Feedgrain Focus: Thin demand meets thinner selling

Liz Wells, January 18, 2024

The first new-crop sorghum arrived into Broadbent sites at Moree (pictured) and Toowoomba this week. Photo: CHS Broadbent

WHEAT and barley have traded sideways in the past week as growers do their darnedest to keep supply-side pressure off the market.

This is masking the effect on price of lacklustre demand from the export market which has a decidedly softer tone, partly due to competition from the Black Sea and Argentina.

The tail end of harvest is dragging on in south-west Victoria and South Australia’s South East, with all cereals expected to be off by the end of next week, weather permitting.

Today Jan 11
Barley Downs $402 $400
ASW wheat Downs $402 $400
Sorghum Downs $385 $395
Barley Melbourne $340 $340
ASW wheat Melbourne $360 $360

Table 1: Indicative prices in Australian dollars per tonne.

Sorghum softens

New-crop sorghum has started to hit the bins this week in what will be a long and stop-start harvest to reflect widely varying sowing times.

While the earliest southern Queensland and northern New South Wales crops are now being harvested, planting of the Central Queensland crop is yet to start in earnest.

Trade sources report interest from China in sorghum has backed off, and with sorghum still not showing a large enough discount to white grains to spark widespread domestic demand for those feeding pigs and chickens, the market has fallen.

Barley is the preferred grain for feedlots over summer, and traders say they have all fully covered themselves up to the changeover to wheat expected around April when the weather cools down.

“It’s hard to pull barley out of the woodwork,” one trader said.

“There’s not the volume there.”

As with the previous harvest, new-crop barley in Qld and northern NSW has had unusually low protein, and many growers who often produce feed have made malting specs.

They are holding their barley in the hope that China-driven malting demand kicks into the northern market later in the year.

Sources say an abundance of high test-weight ASW wheat throughout eastern Australia will keep it in rations over the winter months.

End to southern harvest in sight

Across much of eastern and South Australia, recent weeks have brought enough rain to fill or substantially top up subsoil-moisture profiles ahead of winter-crop planting which will start in April.

The downside is that many later crops in Vic and SA spent a week or more past their ideal harvest date in the paddock because of rain and boggy conditions, and have lost brightness and weight.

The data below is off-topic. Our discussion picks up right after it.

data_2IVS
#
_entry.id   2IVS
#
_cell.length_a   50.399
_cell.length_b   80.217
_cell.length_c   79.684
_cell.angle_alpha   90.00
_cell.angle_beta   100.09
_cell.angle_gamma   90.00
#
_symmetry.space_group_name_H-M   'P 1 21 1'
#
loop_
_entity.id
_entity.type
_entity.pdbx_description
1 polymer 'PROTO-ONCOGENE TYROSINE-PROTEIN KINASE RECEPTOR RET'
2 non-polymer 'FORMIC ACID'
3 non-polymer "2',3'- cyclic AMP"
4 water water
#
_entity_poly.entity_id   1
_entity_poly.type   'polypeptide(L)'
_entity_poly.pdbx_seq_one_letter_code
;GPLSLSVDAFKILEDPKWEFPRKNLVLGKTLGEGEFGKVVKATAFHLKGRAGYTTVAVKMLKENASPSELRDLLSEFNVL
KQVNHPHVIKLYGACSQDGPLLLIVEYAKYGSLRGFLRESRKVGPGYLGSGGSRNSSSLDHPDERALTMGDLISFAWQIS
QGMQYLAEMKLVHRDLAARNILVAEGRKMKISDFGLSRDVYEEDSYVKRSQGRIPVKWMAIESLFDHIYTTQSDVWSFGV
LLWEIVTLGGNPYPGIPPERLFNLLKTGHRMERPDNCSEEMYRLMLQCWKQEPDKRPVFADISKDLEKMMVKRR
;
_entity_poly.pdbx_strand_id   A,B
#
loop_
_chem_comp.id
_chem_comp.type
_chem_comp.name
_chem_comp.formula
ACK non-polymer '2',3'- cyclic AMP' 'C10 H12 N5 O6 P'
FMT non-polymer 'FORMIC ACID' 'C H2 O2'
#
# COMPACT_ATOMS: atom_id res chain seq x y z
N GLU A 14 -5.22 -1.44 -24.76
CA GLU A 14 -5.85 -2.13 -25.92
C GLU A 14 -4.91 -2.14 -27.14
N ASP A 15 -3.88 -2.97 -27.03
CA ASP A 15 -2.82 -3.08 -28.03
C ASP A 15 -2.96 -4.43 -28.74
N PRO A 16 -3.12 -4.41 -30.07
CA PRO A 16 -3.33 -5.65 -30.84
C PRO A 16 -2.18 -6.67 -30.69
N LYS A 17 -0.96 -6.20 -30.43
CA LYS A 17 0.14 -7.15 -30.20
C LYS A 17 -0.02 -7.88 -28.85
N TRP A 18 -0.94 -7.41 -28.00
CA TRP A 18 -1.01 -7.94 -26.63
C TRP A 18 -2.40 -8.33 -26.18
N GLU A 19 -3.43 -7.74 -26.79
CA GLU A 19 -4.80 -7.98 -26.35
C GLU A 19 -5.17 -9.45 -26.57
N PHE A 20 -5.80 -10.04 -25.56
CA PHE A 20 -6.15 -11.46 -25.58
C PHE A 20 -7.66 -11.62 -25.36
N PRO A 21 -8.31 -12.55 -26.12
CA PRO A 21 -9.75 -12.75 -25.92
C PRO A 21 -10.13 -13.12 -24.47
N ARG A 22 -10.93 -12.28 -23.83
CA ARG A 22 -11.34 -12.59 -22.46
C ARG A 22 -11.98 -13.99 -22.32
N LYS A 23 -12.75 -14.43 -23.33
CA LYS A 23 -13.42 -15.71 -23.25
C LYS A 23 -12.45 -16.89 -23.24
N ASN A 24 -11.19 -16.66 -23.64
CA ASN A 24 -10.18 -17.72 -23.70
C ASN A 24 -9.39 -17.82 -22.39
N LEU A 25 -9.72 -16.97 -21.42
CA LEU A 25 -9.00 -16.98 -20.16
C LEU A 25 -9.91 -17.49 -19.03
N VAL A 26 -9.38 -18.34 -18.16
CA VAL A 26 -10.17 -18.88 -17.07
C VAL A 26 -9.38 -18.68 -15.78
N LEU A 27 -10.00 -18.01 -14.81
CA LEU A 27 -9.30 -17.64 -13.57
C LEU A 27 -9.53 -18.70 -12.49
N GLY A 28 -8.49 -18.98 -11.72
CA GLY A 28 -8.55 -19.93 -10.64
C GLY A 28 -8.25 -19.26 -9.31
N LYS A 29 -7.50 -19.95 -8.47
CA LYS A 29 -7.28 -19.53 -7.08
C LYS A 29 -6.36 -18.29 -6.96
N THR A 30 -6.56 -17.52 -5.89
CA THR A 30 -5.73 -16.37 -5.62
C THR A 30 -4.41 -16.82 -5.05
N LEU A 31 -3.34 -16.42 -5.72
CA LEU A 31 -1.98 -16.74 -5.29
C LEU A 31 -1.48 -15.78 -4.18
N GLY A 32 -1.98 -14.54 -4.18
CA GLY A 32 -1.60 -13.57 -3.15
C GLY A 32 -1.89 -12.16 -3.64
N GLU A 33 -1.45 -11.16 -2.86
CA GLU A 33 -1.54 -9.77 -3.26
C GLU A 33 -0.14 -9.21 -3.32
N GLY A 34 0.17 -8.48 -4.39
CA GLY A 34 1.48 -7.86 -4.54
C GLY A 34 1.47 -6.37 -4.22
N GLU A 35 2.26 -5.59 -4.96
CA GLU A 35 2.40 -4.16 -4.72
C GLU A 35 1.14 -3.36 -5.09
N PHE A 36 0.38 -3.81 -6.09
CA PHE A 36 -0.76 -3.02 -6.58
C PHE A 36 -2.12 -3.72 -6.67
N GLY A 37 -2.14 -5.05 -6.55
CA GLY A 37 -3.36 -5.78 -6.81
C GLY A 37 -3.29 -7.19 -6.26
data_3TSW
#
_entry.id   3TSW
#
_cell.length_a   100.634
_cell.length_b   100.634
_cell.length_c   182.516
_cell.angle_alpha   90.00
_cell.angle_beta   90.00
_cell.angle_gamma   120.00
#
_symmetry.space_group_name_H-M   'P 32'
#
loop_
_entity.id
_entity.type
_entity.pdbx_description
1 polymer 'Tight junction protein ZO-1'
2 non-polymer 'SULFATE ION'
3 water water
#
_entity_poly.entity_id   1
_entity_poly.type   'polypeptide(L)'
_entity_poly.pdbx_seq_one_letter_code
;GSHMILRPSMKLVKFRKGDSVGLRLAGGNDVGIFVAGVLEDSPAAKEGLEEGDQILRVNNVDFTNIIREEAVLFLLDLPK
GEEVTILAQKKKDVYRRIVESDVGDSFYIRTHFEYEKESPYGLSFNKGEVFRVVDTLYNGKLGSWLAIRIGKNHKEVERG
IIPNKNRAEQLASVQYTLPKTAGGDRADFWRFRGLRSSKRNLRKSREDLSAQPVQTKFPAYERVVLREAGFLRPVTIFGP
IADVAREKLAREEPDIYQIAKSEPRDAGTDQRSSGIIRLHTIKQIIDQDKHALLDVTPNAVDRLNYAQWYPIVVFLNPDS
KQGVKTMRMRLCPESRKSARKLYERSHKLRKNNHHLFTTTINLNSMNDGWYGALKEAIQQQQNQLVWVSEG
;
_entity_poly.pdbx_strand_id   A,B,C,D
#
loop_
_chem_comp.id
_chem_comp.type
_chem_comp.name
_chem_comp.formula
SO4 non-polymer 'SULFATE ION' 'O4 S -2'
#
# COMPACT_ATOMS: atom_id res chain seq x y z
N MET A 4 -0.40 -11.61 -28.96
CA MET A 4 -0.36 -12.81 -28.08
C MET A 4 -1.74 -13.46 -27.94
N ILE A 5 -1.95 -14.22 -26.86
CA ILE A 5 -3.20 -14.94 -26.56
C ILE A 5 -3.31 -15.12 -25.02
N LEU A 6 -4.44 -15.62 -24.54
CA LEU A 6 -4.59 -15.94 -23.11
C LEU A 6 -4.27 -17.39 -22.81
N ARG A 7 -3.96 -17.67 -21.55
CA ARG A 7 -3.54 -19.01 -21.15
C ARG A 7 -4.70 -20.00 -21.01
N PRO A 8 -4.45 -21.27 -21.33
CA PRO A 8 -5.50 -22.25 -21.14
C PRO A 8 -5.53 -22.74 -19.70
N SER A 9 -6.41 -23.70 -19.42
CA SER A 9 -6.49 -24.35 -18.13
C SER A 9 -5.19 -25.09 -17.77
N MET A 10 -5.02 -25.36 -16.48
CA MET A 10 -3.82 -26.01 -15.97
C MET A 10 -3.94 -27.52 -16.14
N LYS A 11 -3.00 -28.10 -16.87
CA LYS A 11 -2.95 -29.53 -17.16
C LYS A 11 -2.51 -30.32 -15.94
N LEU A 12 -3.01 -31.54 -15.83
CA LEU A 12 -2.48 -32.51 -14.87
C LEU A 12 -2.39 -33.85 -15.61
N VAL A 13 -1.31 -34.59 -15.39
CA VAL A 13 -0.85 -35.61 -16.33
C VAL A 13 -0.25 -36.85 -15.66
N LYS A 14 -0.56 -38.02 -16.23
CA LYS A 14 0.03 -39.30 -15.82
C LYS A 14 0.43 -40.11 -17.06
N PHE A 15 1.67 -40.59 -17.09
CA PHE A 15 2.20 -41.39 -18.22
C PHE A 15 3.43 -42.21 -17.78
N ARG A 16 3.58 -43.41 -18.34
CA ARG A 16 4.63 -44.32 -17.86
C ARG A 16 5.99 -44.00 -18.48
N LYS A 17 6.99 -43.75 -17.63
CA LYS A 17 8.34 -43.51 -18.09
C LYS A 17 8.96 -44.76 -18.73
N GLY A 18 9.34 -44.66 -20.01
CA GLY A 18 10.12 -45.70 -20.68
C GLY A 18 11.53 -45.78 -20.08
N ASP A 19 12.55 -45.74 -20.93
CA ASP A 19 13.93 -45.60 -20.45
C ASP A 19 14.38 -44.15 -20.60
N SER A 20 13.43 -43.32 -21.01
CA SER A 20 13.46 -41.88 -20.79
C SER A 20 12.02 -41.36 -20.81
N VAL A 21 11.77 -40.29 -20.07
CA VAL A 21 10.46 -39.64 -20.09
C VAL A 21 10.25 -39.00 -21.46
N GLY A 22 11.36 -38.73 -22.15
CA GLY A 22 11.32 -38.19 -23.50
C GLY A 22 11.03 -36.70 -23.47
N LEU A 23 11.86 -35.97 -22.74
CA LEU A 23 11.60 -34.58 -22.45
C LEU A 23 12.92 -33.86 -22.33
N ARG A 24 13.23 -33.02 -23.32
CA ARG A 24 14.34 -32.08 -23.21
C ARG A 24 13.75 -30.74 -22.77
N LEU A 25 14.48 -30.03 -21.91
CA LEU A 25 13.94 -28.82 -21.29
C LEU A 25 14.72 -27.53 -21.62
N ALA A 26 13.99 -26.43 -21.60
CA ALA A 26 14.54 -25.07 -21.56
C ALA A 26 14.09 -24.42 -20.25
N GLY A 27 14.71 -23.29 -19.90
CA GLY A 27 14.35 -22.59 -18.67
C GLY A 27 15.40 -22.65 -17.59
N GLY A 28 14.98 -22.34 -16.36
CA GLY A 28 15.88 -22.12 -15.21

Red feed wheat varieties grown in high-rainfall zones are the most affected, and some grain which has had considerable rain on it in the head is shot and sprung.

Riordan Grain Services manager Mark Lewis said the Vic harvest should finish in the next five or so days after a number of rain delays.

“It’s been very frustrating, but it’s set things up for the next crop,” Mr Lewis said.

“Wheat is starting to lose some test weight; a lot of it is sprouted, but it’ll still have a home.”

Mr Lewis said plenty of good-quality ASW wheat from harvest was on hand in Vic, and exporters may be able to blend it with a small amount of downgraded wheat to meet standards of export customers buying feed.

Despite sporadic Houthi attacks on Red Sea shipping, and the ongoing Ukraine-Russia conflict, grain exports globally are continuing apace from origins including the Black Sea.

“That’s what everyone’s grappling with; it’s slow on the demand front.”

Downgraded wheat is nominally priced at around $10-$15/t below ASW, not enough to inspire widespread buying interest from domestic consumers.

“They’re happy to buy ASW.”

Mr Lewis said grower requirements to finance new-crop inputs ahead of what could be an early start to planting may force some sales out of warehousing and on-farm storage.

However, those sales may be of canola, said to be warehoused in an unusually large amount due to higher-than-expected yields for many, and prices below grower selling targets at harvest.


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